“It’s always been a tough conversation, to be honest. As parents, your biggest priority, first and foremost, is always the kids, and a lot of times parents end up sacrificing things that they love to do and dreams that they may have. I think if anyone sacrificed a lot, I would say it’s my wife – especially being committed and allowing me to pursue this music career and the support I’ve had from her has just been amazing. But those conversations have always been difficult ones. You know, I think for a while it was difficult for her to understand because there was really no monetary value in what I was doing for a long time,” Sutherland shares. He also concedes that had his kids been younger, rather than in their adolescent and teen years when he took on music full-time, he may have never made the jump. “I think it would’ve been a lot more difficult and probably put a lot more strain on my relationship. I don’t want to say it would’ve been impossible, but certainly a lot more difficult.”
Seeking out advice
As a parent, there’s no shortage of advice you’re given, often unsolicited. Some of it you take to heart, some of it you disregard, and some of it you disregard before realizing you should’ve taken it to heart.
“I thought, ‘What about women who are artists?’ So, I talked to some friends and there were some hard stories that I heard, like: ‘I had my baby and was separated at the time and had to take him to the bars and perform.’ Other nice stories were more where it’s a couple but they’re both singers. That was the best scenario because they’re both traveling with the kid and they would both go all the way together,” recalls Bado. “So, my fear was how I would manage with the baby because as the mother, I am going to have to take the baby with me. Am I going to take a sabbatical year and just not do anything?”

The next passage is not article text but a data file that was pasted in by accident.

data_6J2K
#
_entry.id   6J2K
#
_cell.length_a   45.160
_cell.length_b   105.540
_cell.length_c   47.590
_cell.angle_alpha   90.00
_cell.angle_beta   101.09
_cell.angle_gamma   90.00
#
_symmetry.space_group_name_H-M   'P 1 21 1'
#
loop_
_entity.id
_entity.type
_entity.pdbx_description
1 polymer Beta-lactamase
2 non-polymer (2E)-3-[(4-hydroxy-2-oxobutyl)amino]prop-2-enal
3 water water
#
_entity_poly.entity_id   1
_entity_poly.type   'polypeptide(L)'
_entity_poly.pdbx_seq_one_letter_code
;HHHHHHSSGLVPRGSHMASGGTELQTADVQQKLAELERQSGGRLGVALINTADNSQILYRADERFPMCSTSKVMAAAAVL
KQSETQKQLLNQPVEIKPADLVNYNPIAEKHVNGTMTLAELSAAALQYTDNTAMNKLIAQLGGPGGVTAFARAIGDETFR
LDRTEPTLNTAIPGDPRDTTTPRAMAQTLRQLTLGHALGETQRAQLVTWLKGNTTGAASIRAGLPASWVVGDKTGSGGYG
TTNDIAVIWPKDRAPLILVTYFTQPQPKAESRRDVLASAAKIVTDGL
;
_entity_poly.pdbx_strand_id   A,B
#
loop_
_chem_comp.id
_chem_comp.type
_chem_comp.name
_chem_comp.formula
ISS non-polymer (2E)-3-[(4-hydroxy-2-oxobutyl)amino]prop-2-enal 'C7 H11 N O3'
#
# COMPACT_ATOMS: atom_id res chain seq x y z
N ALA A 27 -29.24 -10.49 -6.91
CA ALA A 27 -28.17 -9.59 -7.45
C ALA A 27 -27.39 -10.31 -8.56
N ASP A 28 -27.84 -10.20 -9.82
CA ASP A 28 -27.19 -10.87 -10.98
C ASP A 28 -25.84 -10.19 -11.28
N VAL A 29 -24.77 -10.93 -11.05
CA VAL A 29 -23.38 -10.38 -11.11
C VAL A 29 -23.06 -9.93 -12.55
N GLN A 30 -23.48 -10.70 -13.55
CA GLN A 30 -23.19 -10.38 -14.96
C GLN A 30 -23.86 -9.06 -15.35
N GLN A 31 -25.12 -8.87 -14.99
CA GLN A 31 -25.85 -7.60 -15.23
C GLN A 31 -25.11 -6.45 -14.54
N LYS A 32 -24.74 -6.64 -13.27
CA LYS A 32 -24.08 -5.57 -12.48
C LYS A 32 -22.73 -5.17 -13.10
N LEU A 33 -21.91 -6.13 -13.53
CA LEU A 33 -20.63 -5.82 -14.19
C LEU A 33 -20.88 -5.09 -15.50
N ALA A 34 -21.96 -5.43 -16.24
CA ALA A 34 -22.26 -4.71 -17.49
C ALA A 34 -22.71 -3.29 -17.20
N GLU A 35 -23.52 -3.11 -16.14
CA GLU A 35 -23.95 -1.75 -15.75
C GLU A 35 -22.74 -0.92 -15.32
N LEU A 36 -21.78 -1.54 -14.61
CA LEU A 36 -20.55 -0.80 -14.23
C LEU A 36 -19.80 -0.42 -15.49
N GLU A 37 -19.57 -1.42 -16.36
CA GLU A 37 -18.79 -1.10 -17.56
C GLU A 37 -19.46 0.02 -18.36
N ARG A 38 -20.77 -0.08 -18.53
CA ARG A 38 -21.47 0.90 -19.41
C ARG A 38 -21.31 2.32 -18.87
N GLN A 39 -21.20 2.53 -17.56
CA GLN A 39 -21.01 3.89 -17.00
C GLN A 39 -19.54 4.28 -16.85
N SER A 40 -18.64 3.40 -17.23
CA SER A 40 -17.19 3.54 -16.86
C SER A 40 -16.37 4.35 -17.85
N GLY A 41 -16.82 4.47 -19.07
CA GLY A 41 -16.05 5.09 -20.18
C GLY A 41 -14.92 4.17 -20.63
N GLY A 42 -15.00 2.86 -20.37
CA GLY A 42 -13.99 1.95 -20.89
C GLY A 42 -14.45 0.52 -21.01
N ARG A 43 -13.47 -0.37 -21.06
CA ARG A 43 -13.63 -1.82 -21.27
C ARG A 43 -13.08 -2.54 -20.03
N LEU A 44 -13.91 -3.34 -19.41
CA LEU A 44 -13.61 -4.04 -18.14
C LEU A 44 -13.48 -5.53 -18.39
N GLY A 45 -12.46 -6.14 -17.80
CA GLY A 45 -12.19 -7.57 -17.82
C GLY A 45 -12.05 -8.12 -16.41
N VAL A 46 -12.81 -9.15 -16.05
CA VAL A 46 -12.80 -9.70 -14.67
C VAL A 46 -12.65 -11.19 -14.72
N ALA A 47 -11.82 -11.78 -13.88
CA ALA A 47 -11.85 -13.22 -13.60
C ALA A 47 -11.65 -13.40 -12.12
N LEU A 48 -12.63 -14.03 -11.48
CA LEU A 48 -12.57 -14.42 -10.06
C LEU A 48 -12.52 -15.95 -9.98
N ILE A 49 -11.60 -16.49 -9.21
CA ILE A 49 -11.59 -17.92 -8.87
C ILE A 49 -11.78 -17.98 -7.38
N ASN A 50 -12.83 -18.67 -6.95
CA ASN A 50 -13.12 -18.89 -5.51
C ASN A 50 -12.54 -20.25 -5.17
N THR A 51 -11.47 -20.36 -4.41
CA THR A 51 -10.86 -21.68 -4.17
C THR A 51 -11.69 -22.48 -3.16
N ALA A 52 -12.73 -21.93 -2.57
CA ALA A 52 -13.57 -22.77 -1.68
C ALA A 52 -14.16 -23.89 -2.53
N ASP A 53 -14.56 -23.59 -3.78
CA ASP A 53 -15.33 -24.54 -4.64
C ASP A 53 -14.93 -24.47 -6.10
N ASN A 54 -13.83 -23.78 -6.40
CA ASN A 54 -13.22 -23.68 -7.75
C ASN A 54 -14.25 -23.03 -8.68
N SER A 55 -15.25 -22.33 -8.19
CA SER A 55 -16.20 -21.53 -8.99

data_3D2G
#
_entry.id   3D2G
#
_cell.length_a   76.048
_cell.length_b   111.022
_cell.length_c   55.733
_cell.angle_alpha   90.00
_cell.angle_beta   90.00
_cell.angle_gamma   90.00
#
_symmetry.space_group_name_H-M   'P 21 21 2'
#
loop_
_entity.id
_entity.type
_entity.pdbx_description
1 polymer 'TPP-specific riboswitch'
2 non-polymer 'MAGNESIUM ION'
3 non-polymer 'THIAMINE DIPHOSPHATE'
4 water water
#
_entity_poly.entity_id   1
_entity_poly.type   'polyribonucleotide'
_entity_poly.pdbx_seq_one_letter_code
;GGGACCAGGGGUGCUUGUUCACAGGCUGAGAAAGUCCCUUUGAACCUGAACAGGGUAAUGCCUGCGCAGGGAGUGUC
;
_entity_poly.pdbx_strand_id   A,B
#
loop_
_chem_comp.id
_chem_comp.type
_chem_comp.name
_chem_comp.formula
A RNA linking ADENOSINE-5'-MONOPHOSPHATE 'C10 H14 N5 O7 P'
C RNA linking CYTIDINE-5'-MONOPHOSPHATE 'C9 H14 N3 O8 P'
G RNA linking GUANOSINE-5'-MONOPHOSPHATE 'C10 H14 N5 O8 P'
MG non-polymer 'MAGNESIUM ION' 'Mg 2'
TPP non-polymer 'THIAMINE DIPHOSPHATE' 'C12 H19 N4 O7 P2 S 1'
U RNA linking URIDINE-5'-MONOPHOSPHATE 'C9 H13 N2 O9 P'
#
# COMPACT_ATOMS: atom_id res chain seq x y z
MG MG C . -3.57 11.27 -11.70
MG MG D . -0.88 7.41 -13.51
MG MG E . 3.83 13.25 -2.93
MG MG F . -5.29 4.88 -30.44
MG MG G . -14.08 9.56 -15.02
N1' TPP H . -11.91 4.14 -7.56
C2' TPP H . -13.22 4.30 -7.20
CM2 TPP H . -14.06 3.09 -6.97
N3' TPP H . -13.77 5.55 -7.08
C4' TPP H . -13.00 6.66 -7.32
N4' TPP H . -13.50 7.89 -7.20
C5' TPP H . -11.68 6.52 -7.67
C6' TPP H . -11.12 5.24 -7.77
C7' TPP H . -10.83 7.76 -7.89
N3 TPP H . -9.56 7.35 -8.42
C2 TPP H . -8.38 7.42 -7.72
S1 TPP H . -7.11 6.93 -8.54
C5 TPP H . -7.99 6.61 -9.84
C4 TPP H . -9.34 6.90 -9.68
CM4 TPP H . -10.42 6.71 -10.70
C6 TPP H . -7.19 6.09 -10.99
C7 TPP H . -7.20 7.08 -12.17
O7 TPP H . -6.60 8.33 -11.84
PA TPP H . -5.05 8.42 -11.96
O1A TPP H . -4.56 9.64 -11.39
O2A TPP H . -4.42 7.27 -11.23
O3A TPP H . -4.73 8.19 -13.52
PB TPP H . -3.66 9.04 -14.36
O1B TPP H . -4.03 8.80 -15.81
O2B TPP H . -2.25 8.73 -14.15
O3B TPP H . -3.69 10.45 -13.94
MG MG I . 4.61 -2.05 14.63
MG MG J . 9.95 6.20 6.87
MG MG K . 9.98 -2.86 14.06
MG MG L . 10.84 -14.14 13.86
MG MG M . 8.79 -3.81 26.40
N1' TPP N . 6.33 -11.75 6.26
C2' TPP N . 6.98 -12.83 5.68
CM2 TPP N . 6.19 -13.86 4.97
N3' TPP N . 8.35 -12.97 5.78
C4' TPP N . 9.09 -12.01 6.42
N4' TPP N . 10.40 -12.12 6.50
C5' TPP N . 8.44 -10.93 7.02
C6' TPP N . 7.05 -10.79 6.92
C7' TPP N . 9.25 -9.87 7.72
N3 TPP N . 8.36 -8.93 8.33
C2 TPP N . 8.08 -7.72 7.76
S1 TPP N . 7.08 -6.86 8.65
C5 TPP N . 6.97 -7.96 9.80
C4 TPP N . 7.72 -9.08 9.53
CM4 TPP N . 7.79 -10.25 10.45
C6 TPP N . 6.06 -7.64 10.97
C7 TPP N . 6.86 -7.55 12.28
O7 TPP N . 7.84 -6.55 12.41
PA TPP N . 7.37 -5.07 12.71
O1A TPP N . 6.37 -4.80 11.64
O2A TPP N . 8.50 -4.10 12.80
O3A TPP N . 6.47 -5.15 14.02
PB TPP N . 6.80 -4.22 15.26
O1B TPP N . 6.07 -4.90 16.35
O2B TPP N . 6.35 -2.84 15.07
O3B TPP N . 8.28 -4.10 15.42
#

In retrospect, that’s sort of what she wishes she’d done – and would suggest to others. Nonetheless, she accepted the grants from Musiaction and Manitoba Film and Music and got the album done. That debut LP will be out Oct. 30th.
“I would recommend that people enjoy their pregnancy and the first months with the baby until they feel like they’re ready to go about it, and take that time to do the administrative part. You could work on your social media presence and website, write music, and all these things that are part of the job,” she says. “I don’t know why I felt like I needed to get the project done. In my head, it was a must at that time. [But] it’s okay now; I’ve done it and I’m proud of it and just trying to get things out.”
Young has a similar perspective. Like he said earlier, it took a couple years for him to learn it the tough way, so if there’s one thing he would tell other artists expecting a baby, it’s to prioritize time with your family. “Family is number one and there’s no restart on that, so focus on what you got to do to take care of your family so that there’s no regrets moving forward.”
Sutherland seconds what Young says. Part of what he has loved about being a musician versus a corporate professional is that when he is home, he really gets to focus on his family.